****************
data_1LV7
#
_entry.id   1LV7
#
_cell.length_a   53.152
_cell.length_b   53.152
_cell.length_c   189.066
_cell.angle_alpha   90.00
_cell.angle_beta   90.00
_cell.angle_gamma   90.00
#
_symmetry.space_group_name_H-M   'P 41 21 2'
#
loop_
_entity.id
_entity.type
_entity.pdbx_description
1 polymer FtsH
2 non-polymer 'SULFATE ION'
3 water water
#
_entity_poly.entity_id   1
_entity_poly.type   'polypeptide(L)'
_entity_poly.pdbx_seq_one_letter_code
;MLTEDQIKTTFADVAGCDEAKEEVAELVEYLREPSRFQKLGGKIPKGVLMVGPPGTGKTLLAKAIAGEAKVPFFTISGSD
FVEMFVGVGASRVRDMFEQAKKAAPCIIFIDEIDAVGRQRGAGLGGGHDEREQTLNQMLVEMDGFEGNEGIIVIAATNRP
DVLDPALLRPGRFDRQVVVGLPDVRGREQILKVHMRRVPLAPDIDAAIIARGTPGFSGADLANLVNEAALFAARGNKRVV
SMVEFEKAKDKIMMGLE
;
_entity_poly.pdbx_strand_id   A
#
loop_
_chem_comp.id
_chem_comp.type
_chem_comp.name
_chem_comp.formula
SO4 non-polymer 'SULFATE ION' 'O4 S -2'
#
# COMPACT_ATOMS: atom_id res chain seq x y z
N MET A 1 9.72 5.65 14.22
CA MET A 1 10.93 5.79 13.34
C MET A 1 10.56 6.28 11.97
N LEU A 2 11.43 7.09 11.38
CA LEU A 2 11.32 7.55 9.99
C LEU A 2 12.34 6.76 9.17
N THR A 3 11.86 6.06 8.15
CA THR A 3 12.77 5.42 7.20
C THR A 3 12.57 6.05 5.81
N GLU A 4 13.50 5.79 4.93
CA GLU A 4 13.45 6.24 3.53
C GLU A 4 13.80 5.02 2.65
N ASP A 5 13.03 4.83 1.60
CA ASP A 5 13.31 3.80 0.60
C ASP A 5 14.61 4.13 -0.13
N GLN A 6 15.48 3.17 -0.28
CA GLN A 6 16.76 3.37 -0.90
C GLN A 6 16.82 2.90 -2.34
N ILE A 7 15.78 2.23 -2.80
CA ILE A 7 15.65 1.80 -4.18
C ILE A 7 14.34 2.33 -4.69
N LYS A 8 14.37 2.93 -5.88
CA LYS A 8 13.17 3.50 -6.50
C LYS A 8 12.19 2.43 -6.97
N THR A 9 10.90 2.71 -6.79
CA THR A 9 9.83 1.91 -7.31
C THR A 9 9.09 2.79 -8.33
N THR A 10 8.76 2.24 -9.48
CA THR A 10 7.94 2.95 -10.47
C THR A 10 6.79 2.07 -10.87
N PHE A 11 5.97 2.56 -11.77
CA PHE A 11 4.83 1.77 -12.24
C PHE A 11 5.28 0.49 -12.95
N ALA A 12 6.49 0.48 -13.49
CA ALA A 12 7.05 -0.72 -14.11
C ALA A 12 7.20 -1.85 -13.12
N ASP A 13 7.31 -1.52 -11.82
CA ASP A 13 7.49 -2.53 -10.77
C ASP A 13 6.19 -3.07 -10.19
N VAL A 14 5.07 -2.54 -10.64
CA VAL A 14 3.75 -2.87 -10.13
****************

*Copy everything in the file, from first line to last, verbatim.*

data_1LV7
#
_entry.id   1LV7
#
_cell.length_a   53.152
_cell.length_b   53.152
_cell.length_c   189.066
_cell.angle_alpha   90.00
_cell.angle_beta   90.00
_cell.angle_gamma   90.00
#
_symmetry.space_group_name_H-M   'P 41 21 2'
#
loop_
_entity.id
_entity.type
_entity.pdbx_description
1 polymer FtsH
2 non-polymer 'SULFATE ION'
3 water water
#
_entity_poly.entity_id   1
_entity_poly.type   'polypeptide(L)'
_entity_poly.pdbx_seq_one_letter_code
;MLTEDQIKTTFADVAGCDEAKEEVAELVEYLREPSRFQKLGGKIPKGVLMVGPPGTGKTLLAKAIAGEAKVPFFTISGSD
FVEMFVGVGASRVRDMFEQAKKAAPCIIFIDEIDAVGRQRGAGLGGGHDEREQTLNQMLVEMDGFEGNEGIIVIAATNRP
DVLDPALLRPGRFDRQVVVGLPDVRGREQILKVHMRRVPLAPDIDAAIIARGTPGFSGADLANLVNEAALFAARGNKRVV
SMVEFEKAKDKIMMGLE
;
_entity_poly.pdbx_strand_id   A
#
loop_
_chem_comp.id
_chem_comp.type
_chem_comp.name
_chem_comp.formula
SO4 non-polymer 'SULFATE ION' 'O4 S -2'
#
# COMPACT_ATOMS: atom_id res chain seq x y z
N MET A 1 9.72 5.65 14.22
CA MET A 1 10.93 5.79 13.34
C MET A 1 10.56 6.28 11.97
N LEU A 2 11.43 7.09 11.38
CA LEU A 2 11.32 7.55 9.99
C LEU A 2 12.34 6.76 9.17
N THR A 3 11.86 6.06 8.15
CA THR A 3 12.77 5.42 7.20
C THR A 3 12.57 6.05 5.81
N GLU A 4 13.50 5.79 4.93
CA GLU A 4 13.45 6.24 3.53
C GLU A 4 13.80 5.02 2.65
N ASP A 5 13.03 4.83 1.60
CA ASP A 5 13.31 3.80 0.60
C ASP A 5 14.61 4.13 -0.13
N GLN A 6 15.48 3.17 -0.28
CA GLN A 6 16.76 3.37 -0.90
C GLN A 6 16.82 2.90 -2.34
N ILE A 7 15.78 2.23 -2.80
CA ILE A 7 15.65 1.80 -4.18
C ILE A 7 14.34 2.33 -4.69
N LYS A 8 14.37 2.93 -5.88
CA LYS A 8 13.17 3.50 -6.50
C LYS A 8 12.19 2.43 -6.97
N THR A 9 10.90 2.71 -6.79
CA THR A 9 9.83 1.91 -7.31
C THR A 9 9.09 2.79 -8.33
N THR A 10 8.76 2.24 -9.48
CA THR A 10 7.94 2.95 -10.47
C THR A 10 6.79 2.07 -10.87
N PHE A 11 5.97 2.56 -11.77
CA PHE A 11 4.83 1.77 -12.24
C PHE A 11 5.28 0.49 -12.95
N ALA A 12 6.49 0.48 -13.49
CA ALA A 12 7.05 -0.72 -14.11
C ALA A 12 7.20 -1.85 -13.12
N ASP A 13 7.31 -1.52 -11.82
CA ASP A 13 7.49 -2.53 -10.77
C ASP A 13 6.19 -3.07 -10.19
N VAL A 14 5.07 -2.54 -10.64
CA VAL A 14 3.75 -2.87 -10.13